Chancellor Rishi Sunak has extended the UK furlough scheme through to end of March 2021
The Coronavirus Job Retention Scheme was originally due to end on 31 October but has already been extended to cover the UK's four-week lockdown.
The new extension, applied to the whole of the UK, will cover the full 80% of wages of up to £2,500 per month, it was announced in the House of Commons earlier today (5 November).
The Job Retention bonus - a £1000 one-off taxable payment to employers who keep on furloughed staff until January 2021 - will be discontinued, while another self-employed grant covering the period November to January will also now increase to 80% of average profits up to £7,500 over the three-month period, the Chancellor announced.
The new policy, which will be reviewed in January 2021, means that the Job Support Scheme (JSS), which was due to kick into action on 1 November, will be delayed.
A BBC report ahead of the announcement said the likely extension followed "several days of wrangling" over the scope and length of the scheme. The announcement, it added, also caused a row among the devolved nations who had already chosen to go into separate lockdowns, in differing forms.
It said Scotland and Wales both argued it was unfair for the 80% support packed to be available when only England is in "full lockdown".
The devolved administrations said the scheme should be on offer if their want to go into full lockdown at a later date, according to the report.
Sunak's announcement follows the Bank of England's move to pump an additional £150bn into the economy.
The increased monetary easing was justified by the bank as a method to "support the economy and help to ensure that the unavoidable near-term slowdown in activity was not amplified by a tightening in monetary conditions that could slow the return of inflation to the [2%] target".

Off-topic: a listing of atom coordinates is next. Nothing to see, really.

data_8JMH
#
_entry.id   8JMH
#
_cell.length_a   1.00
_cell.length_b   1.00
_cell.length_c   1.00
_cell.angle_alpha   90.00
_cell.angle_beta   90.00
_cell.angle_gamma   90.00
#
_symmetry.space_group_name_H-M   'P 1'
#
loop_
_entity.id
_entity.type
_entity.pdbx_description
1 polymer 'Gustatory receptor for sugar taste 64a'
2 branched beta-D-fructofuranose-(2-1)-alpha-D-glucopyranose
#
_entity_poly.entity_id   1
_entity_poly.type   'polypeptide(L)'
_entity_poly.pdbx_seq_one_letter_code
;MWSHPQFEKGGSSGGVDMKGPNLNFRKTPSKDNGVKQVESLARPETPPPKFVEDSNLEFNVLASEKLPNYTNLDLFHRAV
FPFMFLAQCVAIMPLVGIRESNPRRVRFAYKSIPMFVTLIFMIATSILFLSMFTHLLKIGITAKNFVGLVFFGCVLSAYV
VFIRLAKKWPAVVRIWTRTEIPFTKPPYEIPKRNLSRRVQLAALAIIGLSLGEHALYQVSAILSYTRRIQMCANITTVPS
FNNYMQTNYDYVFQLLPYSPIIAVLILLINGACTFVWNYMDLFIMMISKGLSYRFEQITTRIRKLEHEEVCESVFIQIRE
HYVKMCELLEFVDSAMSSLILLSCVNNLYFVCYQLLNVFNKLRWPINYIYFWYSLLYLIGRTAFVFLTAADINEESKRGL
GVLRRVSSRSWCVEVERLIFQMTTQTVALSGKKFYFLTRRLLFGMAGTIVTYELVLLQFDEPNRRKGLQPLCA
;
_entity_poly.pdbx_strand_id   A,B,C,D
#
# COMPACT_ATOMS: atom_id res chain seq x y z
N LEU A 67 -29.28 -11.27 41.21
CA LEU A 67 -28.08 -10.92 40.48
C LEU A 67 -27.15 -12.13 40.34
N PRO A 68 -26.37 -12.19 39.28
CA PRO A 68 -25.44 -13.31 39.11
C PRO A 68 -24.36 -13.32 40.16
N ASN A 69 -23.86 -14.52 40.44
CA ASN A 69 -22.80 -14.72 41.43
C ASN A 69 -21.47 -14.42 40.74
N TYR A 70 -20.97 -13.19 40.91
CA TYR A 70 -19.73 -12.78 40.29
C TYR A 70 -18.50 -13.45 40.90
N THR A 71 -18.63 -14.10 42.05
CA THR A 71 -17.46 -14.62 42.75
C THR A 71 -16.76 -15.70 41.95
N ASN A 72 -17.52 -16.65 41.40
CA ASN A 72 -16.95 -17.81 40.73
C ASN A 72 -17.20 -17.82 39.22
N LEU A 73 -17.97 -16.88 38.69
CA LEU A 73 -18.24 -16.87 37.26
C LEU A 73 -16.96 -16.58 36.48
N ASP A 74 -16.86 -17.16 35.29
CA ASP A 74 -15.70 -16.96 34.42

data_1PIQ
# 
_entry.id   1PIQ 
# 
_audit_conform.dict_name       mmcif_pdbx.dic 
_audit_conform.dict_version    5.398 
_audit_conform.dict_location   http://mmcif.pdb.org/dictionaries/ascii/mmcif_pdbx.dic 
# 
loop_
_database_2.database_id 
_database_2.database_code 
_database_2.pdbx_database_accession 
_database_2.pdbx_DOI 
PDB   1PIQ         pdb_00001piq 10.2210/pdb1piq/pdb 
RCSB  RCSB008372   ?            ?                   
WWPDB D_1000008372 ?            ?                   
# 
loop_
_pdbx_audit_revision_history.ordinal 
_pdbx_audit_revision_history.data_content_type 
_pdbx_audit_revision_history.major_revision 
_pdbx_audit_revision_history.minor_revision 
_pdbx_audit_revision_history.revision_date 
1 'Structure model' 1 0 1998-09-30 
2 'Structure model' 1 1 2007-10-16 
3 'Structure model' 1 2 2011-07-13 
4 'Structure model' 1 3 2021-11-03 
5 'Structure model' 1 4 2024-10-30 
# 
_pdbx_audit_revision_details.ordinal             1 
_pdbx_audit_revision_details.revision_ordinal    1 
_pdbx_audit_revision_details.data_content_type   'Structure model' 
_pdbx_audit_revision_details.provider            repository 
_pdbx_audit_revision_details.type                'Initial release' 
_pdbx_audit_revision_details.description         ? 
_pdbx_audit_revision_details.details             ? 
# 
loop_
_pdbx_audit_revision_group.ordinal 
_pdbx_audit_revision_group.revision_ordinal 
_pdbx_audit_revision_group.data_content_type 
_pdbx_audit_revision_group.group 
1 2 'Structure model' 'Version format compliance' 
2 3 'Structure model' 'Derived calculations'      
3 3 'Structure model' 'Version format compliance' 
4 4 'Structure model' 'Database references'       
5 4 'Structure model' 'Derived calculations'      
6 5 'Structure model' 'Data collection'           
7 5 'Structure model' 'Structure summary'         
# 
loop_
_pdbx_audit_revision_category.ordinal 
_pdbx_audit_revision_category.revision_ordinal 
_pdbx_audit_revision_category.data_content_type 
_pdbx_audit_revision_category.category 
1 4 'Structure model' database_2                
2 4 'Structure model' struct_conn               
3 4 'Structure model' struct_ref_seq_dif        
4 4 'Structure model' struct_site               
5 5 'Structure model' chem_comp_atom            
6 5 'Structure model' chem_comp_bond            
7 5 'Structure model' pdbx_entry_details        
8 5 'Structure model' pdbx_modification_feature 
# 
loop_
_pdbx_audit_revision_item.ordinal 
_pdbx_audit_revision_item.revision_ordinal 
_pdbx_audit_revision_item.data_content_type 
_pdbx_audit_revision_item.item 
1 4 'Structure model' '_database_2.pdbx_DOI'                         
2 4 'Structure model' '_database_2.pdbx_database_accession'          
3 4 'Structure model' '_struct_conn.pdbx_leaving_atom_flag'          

The Bank also maintained interest rates at 0.1%, shunning rumours of a move towards negative interest rates.
Rachael Griffin, tax and financial planning expert at Quilter, said: "You'd be forgiven for feeling a sense of déjà vu following today's double announcement of further support for jobs and a fresh £150bn stimulus package from the Bank of England. But while there will be disappointment that the furlough scheme needs extending in the first place, businesses across the country will breathe a sigh of relief that Sunak has thrown them a lifeline when many would have struggled to tread water over the difficult winter months ahead.
"It's clear businesses face a long, tough winter already, but extending the furlough scheme for a further five months could reasonably be interpreted as an indication that the lockdown restrictions will continue for much longer than the four weeks originally envisaged. Once more, businesses will face further disruption and uncertainty once the transition period ends at the start of 2021 and the UK finally leaves the EU.
"The Chancellor's job support measures have been re-written twice in the space of less than a month. And although this shows flexibility and adaptability in the Chancellor's approach, both businesses and employees will feel they face an uphill struggle in trying to plan for the future, particularly as the level of contribution expected from businesses in the months ahead remains uncertain.
"For many, the furlough extension means the state of ‘suspended animation' will continue for much longer, and potentially for a full year after the scheme was originally announced. But the cold reality is that even with the extension, the furlough scheme will not be able to save every job and many people will be asked to take a period of unpaid leave, reduce their pay or accept redundancy and this will put a strain on many people's personal finances."